This article was originally published on National Geographic.
“…“Trophic cascade” is the term used for the effects of an apex predator, like a wolf, on the landscape. Explain what that means—and describe how the reintroduction of wolves in Yellowstone led flora and fauna to flourish.
When they brought wolves back, it quickly changed and improved the landscape in ways that even the biologists didn’t anticipate. First and foremost, Yellowstone had way more elk than it could reasonably accommodate. Wolves brought that number back down to what it historically had been prior to Europeans arriving in Yellowstone.
They also began to see other species flourishing. The elk were no longer able to gather in the valleys in huge numbers and browse at their leisure; they had to be much warier and spend more time at higher elevations.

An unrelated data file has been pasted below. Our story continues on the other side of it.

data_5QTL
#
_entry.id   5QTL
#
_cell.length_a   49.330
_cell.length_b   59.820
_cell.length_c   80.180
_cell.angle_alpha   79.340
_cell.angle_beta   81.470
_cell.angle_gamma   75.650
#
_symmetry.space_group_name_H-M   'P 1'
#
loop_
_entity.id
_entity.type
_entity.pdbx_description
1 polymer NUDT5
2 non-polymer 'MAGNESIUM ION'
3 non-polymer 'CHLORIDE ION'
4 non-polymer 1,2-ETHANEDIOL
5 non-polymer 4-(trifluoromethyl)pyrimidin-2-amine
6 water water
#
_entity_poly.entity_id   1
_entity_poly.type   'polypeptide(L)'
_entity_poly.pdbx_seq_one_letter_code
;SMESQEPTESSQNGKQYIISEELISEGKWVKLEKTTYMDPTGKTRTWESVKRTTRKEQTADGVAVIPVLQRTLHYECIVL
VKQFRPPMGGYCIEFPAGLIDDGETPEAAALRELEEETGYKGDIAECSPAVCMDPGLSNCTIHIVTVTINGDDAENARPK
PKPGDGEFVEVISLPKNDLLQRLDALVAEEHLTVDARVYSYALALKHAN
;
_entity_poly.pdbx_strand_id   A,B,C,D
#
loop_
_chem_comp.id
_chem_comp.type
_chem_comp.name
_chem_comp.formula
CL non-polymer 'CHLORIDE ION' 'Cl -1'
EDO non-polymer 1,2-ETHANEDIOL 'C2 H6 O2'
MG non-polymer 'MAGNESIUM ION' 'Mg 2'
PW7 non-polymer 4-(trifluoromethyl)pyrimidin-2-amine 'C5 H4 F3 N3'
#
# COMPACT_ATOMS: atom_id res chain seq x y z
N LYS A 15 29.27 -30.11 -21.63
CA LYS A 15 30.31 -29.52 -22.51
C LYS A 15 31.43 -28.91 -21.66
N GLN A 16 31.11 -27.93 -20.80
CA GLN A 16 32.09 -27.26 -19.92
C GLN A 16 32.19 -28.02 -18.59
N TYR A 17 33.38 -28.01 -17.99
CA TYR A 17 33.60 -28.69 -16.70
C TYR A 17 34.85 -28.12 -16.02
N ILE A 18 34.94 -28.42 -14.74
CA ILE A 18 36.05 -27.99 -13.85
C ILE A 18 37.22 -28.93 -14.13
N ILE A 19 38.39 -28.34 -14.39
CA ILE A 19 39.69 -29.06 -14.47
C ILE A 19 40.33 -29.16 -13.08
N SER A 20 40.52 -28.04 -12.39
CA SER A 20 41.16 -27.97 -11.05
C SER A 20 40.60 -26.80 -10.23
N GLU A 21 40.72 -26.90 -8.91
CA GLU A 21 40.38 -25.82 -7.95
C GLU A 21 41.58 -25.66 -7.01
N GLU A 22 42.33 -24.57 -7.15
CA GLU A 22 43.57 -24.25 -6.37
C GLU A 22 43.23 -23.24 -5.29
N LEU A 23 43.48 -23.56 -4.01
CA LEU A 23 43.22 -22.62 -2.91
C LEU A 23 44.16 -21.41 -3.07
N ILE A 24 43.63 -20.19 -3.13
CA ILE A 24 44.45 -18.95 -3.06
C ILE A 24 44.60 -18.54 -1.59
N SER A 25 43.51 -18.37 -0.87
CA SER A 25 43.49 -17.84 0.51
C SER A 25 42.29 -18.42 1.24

One of the effects was that streamside vegetation began to rebound. Aspen and willow returned, which in turn encouraged beavers to return to the park, as willow is their main food source. Beavers change the profile of a river, making it deeper by creating dams and pools, which in turn is healthier for fish.
Wolves also reduced Yellowstone’s coyote population, which was the densest in North America. Because of this, the rodent population had been kept artificially low. Once the wolves started to kill off some of the coyote population—not to eat them but to defend their own territories—there was a huge rebound in the rodent population.
As a result of that, other animals that eat rodents also rebounded, like large birds of prey, raptors, foxes, and badgers. The renaissance of all these species was a direct result of restoring the top predator…”
Read on at: National Geographic.